Many of us may think that when it comes to local plumbing and heating repairs it is best to call a plumber to do the work to save us from hassle or more damage. This though may not be true in all circumstances. When we talk about more complicated plumbing works, like clogged drains, counterflowing water, internal leaking and such, yes this calls for the job of a professional plumber. However, minor fixtures may already be done DIY style, and it is actually quite easy!
Modern plumbing and faucet designs have made changing very easy. Here, we are sharing some tips on how to easily replace your home’s faucets and fixtures and save you a bundle. You’re welcome.
Tip#1: Remove Old Faucets And Fixtures
The first thing you have to do is to shut off your valves, both for hot and cold water supply lines under your sink. You won’t need a special tool for this. If you don’t see any valves below the sink, follow the supply lines away from the faucet until you find a valve. You may also turn-off the main valve. Once you’ve turned it off, turn on the faucet again to make sure that no water is coming out. If there is, your valve may be faulty and would need to be repaired. If none, you may proceed with your work.
Now you may detach the old faucet by removing the nuts under the sink. You may have to use tools such as a wrench to help you with this task. When you purchase the faucet, it normally comes with a manual or configuration guide that you can follow. Sometimes, the set comes with a specific socket wrench which makes it handier for you.
Tip#2: Attach The New Faucet
You can’t just buy any new faucet you fancy. Before purchasing a new faucet, the first thing you have to consider is the arrangement, specifically the current number and location of holes in your counter or sink.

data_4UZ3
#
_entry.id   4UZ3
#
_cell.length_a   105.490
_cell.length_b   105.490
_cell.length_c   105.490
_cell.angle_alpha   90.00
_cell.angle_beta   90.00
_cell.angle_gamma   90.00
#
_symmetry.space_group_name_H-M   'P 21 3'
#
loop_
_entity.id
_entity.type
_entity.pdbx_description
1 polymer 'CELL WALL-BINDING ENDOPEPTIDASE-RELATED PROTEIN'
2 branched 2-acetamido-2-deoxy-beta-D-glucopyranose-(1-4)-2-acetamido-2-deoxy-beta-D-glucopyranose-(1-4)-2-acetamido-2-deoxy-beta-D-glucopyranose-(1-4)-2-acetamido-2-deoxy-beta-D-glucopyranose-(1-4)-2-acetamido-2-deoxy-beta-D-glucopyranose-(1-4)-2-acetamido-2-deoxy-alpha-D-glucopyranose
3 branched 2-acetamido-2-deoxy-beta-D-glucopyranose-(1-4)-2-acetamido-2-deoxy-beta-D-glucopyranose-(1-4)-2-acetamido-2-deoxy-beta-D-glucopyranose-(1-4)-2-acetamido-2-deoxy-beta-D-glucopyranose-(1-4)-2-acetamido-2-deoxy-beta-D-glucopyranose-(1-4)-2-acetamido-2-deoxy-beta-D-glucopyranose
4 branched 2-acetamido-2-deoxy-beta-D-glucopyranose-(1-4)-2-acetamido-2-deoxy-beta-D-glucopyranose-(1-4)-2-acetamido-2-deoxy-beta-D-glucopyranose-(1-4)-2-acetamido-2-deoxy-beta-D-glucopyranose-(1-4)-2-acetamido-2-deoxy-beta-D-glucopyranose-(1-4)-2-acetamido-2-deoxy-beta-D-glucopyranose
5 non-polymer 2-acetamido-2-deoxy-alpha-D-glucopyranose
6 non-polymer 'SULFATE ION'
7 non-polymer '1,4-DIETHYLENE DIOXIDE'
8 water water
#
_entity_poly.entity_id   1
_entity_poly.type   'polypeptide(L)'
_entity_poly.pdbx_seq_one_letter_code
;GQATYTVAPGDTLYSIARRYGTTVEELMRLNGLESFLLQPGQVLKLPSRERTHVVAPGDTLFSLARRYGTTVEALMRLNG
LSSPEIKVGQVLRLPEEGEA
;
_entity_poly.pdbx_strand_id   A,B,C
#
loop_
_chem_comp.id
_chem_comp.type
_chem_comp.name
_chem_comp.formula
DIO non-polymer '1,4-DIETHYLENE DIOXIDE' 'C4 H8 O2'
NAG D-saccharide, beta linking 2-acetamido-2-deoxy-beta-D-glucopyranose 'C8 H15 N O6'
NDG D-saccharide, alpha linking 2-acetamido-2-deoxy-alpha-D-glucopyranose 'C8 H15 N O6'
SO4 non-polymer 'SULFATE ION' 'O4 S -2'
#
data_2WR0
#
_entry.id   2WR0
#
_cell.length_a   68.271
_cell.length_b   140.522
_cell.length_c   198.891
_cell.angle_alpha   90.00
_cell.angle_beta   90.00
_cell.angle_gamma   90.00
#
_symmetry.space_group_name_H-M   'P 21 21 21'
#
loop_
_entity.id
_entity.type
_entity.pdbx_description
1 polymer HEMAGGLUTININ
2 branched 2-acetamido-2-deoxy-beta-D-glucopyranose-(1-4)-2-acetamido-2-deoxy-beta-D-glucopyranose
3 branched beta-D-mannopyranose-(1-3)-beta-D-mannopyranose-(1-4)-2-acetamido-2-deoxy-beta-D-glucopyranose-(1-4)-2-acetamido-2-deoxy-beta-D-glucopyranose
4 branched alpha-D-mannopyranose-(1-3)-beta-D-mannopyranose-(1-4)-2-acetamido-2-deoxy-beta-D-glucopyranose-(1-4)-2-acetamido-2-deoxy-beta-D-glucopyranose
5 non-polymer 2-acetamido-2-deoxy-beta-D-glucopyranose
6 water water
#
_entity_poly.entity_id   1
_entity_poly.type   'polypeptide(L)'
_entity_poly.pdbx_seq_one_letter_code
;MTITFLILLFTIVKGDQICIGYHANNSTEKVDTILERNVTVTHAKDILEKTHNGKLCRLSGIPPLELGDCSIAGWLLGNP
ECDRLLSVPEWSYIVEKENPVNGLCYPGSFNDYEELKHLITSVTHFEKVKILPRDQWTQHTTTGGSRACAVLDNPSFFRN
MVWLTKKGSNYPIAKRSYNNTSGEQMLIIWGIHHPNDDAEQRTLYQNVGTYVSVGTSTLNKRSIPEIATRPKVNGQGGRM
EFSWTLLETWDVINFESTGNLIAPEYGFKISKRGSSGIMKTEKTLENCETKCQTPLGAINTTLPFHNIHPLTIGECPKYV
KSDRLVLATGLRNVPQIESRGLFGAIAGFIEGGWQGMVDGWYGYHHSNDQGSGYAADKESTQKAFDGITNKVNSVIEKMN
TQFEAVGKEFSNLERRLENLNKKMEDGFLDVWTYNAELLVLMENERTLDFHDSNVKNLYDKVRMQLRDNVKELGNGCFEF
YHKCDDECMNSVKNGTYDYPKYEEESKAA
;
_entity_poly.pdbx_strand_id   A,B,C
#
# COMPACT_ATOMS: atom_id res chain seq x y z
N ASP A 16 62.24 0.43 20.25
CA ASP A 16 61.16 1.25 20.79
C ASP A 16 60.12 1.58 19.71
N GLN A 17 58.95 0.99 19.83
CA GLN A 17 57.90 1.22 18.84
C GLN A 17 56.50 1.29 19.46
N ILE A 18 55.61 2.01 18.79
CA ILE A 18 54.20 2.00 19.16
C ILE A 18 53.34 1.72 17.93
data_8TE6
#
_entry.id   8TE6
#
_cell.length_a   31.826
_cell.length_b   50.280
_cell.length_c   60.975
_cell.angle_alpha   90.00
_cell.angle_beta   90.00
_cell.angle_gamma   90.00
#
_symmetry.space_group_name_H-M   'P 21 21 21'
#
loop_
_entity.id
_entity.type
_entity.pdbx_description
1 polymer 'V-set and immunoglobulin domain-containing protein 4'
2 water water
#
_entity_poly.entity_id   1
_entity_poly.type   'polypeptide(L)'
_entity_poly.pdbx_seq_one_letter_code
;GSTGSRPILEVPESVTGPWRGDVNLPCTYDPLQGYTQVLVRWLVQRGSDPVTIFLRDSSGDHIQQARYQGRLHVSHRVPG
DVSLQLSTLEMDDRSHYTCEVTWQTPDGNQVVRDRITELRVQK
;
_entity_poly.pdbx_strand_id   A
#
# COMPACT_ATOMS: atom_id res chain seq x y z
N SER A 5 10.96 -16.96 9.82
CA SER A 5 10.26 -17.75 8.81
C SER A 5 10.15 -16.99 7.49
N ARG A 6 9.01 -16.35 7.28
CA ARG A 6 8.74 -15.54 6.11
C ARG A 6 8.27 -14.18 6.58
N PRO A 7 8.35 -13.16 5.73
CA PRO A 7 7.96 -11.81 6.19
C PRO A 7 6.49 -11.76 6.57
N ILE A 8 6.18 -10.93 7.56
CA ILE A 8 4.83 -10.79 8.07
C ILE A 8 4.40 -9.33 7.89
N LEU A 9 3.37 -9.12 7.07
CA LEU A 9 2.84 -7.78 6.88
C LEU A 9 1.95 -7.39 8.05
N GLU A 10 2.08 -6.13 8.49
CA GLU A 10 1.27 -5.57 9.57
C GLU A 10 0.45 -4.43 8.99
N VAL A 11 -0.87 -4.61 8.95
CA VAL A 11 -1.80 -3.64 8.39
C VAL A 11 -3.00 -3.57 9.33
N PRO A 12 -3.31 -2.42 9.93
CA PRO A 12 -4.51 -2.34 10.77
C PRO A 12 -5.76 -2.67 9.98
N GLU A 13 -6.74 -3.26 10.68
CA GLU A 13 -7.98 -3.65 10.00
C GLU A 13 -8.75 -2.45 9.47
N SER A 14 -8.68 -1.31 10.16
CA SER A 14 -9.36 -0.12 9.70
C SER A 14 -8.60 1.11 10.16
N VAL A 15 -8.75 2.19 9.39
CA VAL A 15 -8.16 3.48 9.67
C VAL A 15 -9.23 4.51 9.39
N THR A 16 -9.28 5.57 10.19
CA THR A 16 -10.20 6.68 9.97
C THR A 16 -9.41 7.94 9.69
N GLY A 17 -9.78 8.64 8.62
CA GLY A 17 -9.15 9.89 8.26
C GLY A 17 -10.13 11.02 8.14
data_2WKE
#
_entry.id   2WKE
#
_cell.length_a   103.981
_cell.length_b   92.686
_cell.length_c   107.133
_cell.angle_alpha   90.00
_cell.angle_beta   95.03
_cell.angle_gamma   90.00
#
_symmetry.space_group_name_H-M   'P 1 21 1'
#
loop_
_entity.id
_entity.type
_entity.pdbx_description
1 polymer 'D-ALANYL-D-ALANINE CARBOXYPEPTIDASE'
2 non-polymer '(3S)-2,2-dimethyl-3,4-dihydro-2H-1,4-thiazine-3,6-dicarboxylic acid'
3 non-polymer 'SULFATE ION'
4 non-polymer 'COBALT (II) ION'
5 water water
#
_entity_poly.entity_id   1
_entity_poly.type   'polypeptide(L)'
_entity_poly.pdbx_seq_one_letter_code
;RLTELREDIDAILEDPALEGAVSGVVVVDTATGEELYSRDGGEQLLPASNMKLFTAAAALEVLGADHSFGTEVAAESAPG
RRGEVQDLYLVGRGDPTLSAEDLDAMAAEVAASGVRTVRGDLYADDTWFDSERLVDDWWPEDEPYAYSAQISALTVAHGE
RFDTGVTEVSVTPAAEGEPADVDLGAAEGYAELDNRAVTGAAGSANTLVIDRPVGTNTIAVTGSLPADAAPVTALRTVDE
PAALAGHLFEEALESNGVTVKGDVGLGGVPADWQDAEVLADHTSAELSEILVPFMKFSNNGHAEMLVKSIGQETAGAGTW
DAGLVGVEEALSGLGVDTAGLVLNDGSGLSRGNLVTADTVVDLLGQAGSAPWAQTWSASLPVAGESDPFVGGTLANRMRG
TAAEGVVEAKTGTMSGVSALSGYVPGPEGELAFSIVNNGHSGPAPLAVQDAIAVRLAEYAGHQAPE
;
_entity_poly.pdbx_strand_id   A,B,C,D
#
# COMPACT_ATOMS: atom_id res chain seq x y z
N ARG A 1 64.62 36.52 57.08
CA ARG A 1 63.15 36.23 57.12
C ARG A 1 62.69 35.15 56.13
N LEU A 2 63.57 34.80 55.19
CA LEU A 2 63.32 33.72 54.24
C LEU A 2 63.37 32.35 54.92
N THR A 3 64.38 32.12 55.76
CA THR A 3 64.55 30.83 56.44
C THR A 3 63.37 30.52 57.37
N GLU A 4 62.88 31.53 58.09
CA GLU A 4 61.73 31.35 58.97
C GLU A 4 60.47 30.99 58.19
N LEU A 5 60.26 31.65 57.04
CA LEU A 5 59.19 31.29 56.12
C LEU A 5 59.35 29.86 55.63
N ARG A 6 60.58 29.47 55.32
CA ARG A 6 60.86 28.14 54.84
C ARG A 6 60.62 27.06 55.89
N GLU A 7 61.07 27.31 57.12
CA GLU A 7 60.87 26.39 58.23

Once you have the right assembly, install it by running the supply lines followed by the threaded rods of the faucet through the holes of your sink or countertop. Then go underneath and tighten the retaining nut with your wrench. Be careful not to hit or damage the faucet’s water supply lines. If it is too tight and may be at risk of getting hit, you may wrap the supply lines first with a protective material before doing the job.
Tip#3: Seal It Tight
Connect the faucet’s water supply lines to the shut-off valve beneath the sink. You may want to lubricate the threads before installing the nuts for a better seal. Then finish sealing and tightening the connection with a wrench. Turn on your water supply to check for any leaks. If the water flows normally and everything below stays dry, then you are all set. It is also recommended that you replace the hoses of the supply lines to avoid future leaks.
Finish by flushing out your lines for any debris that may have accumulated while fixing. Remove the aerator from the faucet first then let the water run for about a minute. If you can’t remove the aerator, remove the entire nozzle and let the water run for a while.
That’s it! Replacing your faucet is not as hard as you may think. You won’t even need special skills to do the job. All you have to do is just pick out the right faucet assembly, just follow the instructions, make sure you have tools on hand, you’re all set. It saves you a lot of money by skipping the plumber and it’s a good quick day project that you can do anytime.